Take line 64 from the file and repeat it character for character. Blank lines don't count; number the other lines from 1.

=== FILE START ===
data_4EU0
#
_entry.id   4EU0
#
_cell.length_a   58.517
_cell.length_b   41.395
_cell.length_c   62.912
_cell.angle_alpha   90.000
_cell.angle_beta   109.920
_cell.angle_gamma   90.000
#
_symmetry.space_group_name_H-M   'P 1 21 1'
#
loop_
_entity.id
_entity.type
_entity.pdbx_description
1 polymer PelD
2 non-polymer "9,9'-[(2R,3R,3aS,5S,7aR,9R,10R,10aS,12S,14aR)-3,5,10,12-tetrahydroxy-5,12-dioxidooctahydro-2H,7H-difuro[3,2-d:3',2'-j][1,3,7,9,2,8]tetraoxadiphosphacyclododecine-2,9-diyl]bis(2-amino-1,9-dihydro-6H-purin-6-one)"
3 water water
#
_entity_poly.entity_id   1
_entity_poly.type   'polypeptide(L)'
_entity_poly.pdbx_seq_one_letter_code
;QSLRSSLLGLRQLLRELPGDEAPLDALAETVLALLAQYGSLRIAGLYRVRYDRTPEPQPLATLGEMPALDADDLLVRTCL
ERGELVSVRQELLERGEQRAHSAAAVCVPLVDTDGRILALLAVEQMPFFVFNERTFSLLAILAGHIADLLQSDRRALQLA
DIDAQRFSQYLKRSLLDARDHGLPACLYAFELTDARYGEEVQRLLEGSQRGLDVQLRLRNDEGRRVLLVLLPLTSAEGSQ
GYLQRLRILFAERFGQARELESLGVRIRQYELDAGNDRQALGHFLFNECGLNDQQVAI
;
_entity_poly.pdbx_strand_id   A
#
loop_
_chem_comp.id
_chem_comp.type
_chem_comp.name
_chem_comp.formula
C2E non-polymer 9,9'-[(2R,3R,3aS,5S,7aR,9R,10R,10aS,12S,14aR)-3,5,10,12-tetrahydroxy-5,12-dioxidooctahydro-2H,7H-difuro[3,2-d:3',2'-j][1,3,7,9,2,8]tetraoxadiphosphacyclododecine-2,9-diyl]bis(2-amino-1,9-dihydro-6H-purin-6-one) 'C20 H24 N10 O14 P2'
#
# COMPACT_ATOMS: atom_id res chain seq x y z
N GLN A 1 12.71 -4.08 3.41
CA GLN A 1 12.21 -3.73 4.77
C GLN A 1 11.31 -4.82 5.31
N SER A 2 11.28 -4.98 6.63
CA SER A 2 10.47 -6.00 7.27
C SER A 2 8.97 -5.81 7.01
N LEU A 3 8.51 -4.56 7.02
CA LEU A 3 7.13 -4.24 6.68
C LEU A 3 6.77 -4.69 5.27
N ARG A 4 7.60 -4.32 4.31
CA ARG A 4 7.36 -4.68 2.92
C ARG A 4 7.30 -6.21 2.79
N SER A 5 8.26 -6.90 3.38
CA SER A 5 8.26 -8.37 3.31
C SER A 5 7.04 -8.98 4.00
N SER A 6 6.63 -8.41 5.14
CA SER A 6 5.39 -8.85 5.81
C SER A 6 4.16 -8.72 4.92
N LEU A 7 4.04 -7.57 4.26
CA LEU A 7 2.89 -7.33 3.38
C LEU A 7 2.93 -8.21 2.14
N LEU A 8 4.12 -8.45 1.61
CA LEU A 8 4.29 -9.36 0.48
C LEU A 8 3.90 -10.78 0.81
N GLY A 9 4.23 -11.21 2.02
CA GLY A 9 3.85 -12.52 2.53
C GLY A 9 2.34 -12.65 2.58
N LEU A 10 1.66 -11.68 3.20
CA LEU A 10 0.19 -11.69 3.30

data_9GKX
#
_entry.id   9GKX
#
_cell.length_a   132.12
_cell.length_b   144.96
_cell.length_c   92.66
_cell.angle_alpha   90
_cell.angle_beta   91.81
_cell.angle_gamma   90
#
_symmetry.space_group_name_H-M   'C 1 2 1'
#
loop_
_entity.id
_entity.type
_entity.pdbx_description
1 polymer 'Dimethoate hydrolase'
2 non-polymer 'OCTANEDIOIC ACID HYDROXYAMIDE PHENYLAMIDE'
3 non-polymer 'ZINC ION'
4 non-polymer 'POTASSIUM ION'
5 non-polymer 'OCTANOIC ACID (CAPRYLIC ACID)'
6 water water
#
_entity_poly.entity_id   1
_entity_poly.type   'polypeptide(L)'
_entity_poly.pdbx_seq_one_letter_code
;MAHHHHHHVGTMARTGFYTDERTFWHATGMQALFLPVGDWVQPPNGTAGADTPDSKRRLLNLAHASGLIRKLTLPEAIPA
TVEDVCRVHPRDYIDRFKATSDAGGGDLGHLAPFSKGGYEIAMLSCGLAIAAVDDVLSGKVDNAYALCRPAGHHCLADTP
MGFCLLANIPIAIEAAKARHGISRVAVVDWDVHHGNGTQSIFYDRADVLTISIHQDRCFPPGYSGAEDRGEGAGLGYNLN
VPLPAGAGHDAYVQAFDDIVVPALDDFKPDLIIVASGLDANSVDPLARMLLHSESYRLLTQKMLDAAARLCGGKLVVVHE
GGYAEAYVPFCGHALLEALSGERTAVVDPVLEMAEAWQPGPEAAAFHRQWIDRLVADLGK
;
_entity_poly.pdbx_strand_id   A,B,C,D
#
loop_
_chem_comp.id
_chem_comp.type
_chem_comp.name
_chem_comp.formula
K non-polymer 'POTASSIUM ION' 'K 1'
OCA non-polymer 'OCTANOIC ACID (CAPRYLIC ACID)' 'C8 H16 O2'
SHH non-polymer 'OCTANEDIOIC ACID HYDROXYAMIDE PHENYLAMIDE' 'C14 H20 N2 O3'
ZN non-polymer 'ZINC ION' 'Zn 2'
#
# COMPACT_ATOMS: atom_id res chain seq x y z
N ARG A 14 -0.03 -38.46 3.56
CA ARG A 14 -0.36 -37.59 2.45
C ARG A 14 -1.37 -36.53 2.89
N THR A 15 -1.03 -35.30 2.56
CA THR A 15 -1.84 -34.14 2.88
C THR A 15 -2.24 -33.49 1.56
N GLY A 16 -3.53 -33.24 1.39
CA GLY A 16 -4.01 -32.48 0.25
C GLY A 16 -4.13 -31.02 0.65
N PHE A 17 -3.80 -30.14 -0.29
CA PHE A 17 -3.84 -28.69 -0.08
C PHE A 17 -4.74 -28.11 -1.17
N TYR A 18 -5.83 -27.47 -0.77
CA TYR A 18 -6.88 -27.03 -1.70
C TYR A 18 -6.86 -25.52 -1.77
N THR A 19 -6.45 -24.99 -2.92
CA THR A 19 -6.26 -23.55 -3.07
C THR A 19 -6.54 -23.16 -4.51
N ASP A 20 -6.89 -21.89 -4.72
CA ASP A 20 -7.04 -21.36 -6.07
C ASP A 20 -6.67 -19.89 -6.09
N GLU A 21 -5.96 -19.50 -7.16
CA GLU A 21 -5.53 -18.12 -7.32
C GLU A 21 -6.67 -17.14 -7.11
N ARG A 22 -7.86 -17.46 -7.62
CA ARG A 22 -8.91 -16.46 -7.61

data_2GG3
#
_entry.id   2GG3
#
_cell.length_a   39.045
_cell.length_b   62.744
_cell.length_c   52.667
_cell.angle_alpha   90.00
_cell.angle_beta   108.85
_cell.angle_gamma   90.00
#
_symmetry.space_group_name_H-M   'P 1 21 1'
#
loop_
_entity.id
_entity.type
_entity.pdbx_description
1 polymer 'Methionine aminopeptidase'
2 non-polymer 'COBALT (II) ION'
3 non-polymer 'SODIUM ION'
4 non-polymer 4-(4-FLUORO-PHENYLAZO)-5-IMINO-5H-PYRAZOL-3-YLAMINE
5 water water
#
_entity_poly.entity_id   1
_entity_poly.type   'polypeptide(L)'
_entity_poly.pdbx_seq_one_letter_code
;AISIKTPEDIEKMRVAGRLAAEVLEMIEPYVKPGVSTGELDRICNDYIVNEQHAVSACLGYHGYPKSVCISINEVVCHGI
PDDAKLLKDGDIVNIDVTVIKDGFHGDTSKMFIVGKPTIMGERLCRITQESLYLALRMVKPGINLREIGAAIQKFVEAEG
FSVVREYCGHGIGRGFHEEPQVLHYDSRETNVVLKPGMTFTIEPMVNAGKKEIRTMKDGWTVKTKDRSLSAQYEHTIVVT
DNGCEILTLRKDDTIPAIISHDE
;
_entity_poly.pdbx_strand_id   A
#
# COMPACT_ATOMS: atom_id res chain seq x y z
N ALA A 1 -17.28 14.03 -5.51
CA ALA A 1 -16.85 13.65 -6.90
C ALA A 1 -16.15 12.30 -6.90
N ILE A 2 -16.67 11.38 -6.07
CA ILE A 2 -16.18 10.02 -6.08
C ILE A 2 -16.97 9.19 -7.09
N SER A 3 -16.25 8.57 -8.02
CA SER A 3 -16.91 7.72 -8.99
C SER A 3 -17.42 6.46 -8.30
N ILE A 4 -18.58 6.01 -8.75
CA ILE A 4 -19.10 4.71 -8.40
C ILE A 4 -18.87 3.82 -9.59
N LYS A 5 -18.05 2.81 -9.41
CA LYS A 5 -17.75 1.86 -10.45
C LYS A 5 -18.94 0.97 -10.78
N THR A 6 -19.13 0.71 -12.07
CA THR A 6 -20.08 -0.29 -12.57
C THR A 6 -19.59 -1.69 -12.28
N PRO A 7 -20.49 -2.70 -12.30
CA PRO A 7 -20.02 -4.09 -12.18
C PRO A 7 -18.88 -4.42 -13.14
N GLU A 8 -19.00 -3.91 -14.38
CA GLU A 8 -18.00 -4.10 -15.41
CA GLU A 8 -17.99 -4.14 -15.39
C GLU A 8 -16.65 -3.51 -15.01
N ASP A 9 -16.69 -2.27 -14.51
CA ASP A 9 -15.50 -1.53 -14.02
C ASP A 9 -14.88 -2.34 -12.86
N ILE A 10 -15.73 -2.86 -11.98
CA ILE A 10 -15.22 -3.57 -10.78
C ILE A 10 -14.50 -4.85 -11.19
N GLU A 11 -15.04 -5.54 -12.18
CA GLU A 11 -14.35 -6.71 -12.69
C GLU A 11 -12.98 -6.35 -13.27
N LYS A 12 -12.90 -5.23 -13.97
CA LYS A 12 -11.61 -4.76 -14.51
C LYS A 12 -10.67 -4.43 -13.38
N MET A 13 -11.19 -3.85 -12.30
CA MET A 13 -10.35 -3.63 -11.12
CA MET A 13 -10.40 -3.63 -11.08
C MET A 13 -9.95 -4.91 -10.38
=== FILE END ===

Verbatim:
N GLY A 9 4.23 -11.21 2.02